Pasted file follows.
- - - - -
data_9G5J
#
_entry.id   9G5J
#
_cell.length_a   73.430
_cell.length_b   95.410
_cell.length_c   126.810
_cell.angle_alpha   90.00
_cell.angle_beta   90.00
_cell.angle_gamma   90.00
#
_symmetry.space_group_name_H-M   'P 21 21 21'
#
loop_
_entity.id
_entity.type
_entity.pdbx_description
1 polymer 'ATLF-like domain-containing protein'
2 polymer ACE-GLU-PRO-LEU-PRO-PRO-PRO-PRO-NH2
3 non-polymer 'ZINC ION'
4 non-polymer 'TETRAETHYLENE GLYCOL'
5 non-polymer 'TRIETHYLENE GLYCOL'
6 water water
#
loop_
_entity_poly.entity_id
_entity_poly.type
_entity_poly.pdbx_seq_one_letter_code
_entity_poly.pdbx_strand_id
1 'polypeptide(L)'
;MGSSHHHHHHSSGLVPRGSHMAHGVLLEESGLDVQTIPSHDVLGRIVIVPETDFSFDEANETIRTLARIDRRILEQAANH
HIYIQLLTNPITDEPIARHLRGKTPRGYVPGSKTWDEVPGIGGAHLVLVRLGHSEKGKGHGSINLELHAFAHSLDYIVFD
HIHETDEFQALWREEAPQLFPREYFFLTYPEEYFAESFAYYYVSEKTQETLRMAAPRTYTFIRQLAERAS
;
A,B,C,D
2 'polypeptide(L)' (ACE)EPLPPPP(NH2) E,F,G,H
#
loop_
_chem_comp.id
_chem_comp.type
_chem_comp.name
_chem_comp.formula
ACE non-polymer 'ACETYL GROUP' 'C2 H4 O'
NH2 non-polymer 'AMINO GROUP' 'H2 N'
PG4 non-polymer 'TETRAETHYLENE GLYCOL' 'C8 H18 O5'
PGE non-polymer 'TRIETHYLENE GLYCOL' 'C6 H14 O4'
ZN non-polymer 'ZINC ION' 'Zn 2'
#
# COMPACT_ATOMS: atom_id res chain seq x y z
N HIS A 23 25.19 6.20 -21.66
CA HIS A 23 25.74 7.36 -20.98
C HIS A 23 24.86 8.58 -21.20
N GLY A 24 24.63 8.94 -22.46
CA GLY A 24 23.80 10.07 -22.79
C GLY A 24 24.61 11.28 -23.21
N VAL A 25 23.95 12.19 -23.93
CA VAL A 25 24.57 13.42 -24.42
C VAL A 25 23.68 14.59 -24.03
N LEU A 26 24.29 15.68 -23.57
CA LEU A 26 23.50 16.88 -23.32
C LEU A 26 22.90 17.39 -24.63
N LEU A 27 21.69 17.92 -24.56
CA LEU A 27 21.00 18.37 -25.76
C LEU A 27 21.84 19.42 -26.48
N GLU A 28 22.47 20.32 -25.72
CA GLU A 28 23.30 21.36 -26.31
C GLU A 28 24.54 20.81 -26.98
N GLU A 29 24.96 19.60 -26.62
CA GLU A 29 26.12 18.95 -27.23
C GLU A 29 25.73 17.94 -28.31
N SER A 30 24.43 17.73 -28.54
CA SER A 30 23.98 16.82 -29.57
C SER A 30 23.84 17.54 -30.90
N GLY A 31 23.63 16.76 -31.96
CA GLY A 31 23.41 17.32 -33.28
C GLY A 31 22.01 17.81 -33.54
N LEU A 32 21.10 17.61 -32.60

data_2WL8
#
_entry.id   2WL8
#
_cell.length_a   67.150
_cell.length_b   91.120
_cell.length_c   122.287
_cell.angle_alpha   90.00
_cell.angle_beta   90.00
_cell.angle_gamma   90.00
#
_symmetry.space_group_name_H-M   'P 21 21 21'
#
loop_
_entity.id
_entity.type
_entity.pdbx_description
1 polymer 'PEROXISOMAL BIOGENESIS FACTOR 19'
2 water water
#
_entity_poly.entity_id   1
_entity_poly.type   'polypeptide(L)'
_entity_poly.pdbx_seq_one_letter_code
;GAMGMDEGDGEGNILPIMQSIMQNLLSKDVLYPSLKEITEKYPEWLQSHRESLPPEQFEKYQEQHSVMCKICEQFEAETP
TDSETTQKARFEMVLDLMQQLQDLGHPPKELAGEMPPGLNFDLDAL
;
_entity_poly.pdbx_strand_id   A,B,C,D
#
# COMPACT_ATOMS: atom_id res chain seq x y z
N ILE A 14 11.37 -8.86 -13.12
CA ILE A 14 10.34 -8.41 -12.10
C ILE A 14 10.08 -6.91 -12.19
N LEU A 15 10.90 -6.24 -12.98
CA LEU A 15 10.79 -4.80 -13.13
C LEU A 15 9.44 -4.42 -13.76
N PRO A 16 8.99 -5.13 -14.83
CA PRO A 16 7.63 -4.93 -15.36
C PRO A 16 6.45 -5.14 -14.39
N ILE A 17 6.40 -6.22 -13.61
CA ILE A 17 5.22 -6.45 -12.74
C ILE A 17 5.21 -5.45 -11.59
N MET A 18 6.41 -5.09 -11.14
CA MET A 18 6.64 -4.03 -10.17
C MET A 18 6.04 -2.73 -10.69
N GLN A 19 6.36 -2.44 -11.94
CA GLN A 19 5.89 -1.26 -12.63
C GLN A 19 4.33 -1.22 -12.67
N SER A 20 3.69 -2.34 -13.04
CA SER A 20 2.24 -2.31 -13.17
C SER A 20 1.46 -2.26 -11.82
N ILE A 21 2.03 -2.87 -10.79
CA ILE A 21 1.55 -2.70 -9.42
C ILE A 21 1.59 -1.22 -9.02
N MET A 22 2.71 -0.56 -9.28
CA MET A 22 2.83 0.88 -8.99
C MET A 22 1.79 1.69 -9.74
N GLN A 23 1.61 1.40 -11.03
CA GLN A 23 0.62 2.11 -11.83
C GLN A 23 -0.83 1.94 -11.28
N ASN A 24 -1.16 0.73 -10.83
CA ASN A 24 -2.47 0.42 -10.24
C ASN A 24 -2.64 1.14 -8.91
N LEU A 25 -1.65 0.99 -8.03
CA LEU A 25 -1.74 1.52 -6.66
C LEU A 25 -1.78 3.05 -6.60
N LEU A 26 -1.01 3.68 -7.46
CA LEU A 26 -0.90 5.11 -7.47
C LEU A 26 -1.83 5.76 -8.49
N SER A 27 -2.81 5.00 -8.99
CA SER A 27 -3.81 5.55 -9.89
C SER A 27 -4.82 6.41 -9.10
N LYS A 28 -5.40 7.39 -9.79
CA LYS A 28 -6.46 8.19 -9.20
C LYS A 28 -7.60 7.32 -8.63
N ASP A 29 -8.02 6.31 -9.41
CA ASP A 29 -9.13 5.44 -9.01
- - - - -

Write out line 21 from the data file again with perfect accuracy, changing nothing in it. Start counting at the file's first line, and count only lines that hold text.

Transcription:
4 non-polymer 'TETRAETHYLENE GLYCOL'